For testing purposes an “embedded” Redis server is used, which is provided by a Spring Java configuration, as follows: package eas.session; import Redis Properties; import org.springframework.context.annotation. Bean; import org.springframework.context.annotation. You may notice that the session id format has changed, since Redis uses UUID format, while Tomcat produces strings without any dashes.IOException; import org.springframework.beans.factory.annotation. You may check the differences, by accessing the same controller via which so far isn’t yet integrated with Spring’s session abstraction.For the sake of simplicity, I will stick with an embedded Redis server instance, which, of course, does not replicate across multiple JVMs, automatically. Request Mapping; @Controller @Request Mapping ( ) public class Session Controller The controller is bound to two separate URLs relative to the application context, namely /ui/session and /cli/session.

invalidating session in spring mvc-51

So why should you care about a session abstraction as the one provided by Spring.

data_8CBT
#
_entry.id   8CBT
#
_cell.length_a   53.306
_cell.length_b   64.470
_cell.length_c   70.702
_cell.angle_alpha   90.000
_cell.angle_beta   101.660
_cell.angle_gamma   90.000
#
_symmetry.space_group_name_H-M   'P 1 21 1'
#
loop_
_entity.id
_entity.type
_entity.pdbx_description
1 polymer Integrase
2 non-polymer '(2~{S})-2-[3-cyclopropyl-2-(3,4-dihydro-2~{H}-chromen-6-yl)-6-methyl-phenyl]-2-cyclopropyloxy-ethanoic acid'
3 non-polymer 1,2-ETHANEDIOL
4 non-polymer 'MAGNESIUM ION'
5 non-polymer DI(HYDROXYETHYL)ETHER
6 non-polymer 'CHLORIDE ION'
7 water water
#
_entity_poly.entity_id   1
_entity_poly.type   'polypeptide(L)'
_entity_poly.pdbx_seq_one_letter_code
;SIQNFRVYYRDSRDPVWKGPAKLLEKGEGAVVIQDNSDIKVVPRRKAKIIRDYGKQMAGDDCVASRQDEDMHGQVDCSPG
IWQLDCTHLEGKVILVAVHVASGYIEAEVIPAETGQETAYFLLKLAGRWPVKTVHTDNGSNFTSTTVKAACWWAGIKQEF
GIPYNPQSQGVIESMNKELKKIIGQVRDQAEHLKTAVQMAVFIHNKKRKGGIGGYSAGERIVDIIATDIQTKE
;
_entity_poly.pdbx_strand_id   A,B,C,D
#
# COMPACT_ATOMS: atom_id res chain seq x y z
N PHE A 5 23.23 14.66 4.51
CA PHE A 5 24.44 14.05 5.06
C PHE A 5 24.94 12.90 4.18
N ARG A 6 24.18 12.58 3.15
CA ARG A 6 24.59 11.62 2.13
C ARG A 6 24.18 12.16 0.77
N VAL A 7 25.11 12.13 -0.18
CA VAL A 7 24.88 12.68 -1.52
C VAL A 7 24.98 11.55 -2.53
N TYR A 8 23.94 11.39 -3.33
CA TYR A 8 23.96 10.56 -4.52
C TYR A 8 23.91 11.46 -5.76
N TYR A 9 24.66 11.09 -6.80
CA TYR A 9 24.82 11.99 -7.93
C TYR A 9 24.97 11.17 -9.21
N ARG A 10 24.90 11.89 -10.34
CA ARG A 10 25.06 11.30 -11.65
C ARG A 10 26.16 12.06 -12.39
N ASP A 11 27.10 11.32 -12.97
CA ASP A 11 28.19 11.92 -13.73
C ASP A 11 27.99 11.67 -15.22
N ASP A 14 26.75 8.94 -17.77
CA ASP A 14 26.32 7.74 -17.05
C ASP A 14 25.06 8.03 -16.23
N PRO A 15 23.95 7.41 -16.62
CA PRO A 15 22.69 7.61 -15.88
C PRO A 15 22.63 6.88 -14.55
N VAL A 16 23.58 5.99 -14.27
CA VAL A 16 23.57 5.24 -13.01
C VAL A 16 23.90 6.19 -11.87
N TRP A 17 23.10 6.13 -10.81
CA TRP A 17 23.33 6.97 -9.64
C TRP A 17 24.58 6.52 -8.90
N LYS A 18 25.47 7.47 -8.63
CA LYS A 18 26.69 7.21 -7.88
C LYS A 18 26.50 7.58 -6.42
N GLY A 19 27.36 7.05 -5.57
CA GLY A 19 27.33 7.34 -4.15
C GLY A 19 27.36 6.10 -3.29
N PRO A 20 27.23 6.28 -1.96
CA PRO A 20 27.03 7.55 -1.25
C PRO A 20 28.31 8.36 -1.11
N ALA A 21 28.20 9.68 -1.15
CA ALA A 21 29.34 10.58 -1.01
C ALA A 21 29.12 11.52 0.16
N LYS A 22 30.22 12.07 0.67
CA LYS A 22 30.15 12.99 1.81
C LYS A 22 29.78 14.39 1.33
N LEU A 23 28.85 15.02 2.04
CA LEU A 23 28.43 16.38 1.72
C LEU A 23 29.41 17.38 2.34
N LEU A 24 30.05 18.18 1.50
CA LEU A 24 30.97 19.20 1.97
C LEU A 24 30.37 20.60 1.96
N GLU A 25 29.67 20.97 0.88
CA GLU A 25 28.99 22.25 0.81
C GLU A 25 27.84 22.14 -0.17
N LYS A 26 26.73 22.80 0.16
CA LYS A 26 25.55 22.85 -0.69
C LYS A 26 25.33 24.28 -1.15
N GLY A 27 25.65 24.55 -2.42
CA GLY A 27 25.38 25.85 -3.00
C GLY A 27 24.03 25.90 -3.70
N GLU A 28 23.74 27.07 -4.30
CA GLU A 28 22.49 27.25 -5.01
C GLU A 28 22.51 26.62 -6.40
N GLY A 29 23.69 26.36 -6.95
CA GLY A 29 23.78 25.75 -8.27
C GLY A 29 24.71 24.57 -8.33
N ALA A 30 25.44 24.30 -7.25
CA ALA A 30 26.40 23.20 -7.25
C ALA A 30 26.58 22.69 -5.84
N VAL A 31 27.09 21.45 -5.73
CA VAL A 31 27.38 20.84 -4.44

Actually, there are a couple of reasons, so I will just name a few of them: Luckily, the solution to all these problems is far more simple than it seems: Session management has to become part of the application itself, getting rid of the servlet container or application server in that case.

The idea is to be capable of accessing the very same session both via cookie, as for the UI, and via HTTP request header token in the case of the CLI.

The previously configured Session Repository Filter provides the means to configure an HTTP session strategy explicitly, so a second filter simply has to be added to the XML configuration, as follows: Note, that both filter registrations have an explicit name configured. Otherwise Spring will deduce a name for each filter registration automatically, which in both cases boils down to delegating Filter Proxy, thus, ignoring the second registration silently.

This post introduces you to Spring Session, by showing you how easy it is to replicate sessions in a vendor neutral way and how they can be used across different protocols and technologies.

When it comes to web application development, user session handling is as easy as obtaining an HTTP session from a request.

Tomcat has default timeout of 30 minutes but the default timeout depends on container to container.

The default session timeout can be changed by two ways1. Programatically But when to use configuration and when set it Programatically ?

The Header Http Session Strategy used for the second filter registration uses an HTTP header attribute named x-auth-token, which may be configured differently, if required.